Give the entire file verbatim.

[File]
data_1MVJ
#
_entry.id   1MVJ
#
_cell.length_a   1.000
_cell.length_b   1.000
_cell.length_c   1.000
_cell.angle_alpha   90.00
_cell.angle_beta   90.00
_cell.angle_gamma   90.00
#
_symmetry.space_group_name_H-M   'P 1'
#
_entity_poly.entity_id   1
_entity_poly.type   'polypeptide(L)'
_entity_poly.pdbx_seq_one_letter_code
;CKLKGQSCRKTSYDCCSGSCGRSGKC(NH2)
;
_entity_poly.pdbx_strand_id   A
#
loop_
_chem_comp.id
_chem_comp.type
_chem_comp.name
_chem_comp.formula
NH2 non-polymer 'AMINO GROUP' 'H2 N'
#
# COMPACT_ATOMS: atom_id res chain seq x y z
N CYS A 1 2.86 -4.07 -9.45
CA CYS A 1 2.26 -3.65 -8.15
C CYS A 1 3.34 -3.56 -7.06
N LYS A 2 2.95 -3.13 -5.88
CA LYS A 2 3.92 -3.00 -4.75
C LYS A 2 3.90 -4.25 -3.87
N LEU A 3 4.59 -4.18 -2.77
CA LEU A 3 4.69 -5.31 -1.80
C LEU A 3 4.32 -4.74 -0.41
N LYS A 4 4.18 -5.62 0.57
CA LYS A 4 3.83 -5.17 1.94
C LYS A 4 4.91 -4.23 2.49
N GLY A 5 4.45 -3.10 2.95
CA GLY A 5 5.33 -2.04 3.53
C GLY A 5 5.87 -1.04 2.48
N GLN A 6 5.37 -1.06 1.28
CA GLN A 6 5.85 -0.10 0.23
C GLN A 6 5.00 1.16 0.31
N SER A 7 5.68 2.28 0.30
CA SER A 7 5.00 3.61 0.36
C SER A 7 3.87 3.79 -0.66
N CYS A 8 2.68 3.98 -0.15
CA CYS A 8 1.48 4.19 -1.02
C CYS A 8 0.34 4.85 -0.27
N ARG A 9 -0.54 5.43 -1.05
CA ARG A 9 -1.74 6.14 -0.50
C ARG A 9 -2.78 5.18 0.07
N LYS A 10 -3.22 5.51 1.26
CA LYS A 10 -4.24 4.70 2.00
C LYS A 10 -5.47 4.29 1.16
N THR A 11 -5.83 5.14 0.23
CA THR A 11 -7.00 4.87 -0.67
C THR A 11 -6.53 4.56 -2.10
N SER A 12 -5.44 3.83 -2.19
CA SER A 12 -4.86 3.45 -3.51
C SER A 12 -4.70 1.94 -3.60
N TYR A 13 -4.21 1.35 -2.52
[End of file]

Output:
data_1MVJ
#
_entry.id   1MVJ
#
_cell.length_a   1.000
_cell.length_b   1.000
_cell.length_c   1.000
_cell.angle_alpha   90.00
_cell.angle_beta   90.00
_cell.angle_gamma   90.00
#
_symmetry.space_group_name_H-M   'P 1'
#
_entity_poly.entity_id   1
_entity_poly.type   'polypeptide(L)'
_entity_poly.pdbx_seq_one_letter_code
;CKLKGQSCRKTSYDCCSGSCGRSGKC(NH2)
;
_entity_poly.pdbx_strand_id   A
#
loop_
_chem_comp.id
_chem_comp.type
_chem_comp.name
_chem_comp.formula
NH2 non-polymer 'AMINO GROUP' 'H2 N'
#
# COMPACT_ATOMS: atom_id res chain seq x y z
N CYS A 1 2.86 -4.07 -9.45
CA CYS A 1 2.26 -3.65 -8.15
C CYS A 1 3.34 -3.56 -7.06
N LYS A 2 2.95 -3.13 -5.88
CA LYS A 2 3.92 -3.00 -4.75
C LYS A 2 3.90 -4.25 -3.87
N LEU A 3 4.59 -4.18 -2.77
CA LEU A 3 4.69 -5.31 -1.80
C LEU A 3 4.32 -4.74 -0.41
N LYS A 4 4.18 -5.62 0.57
CA LYS A 4 3.83 -5.17 1.94
C LYS A 4 4.91 -4.23 2.49
N GLY A 5 4.45 -3.10 2.95
CA GLY A 5 5.33 -2.04 3.53
C GLY A 5 5.87 -1.04 2.48
N GLN A 6 5.37 -1.06 1.28
CA GLN A 6 5.85 -0.10 0.23
C GLN A 6 5.00 1.16 0.31
N SER A 7 5.68 2.28 0.30
CA SER A 7 5.00 3.61 0.36
C SER A 7 3.87 3.79 -0.66
N CYS A 8 2.68 3.98 -0.15
CA CYS A 8 1.48 4.19 -1.02
C CYS A 8 0.34 4.85 -0.27
N ARG A 9 -0.54 5.43 -1.05
CA ARG A 9 -1.74 6.14 -0.50
C ARG A 9 -2.78 5.18 0.07
N LYS A 10 -3.22 5.51 1.26
CA LYS A 10 -4.24 4.70 2.00
C LYS A 10 -5.47 4.29 1.16
N THR A 11 -5.83 5.14 0.23
CA THR A 11 -7.00 4.87 -0.67
C THR A 11 -6.53 4.56 -2.10
N SER A 12 -5.44 3.83 -2.19
CA SER A 12 -4.86 3.45 -3.51
C SER A 12 -4.70 1.94 -3.60
N TYR A 13 -4.21 1.35 -2.52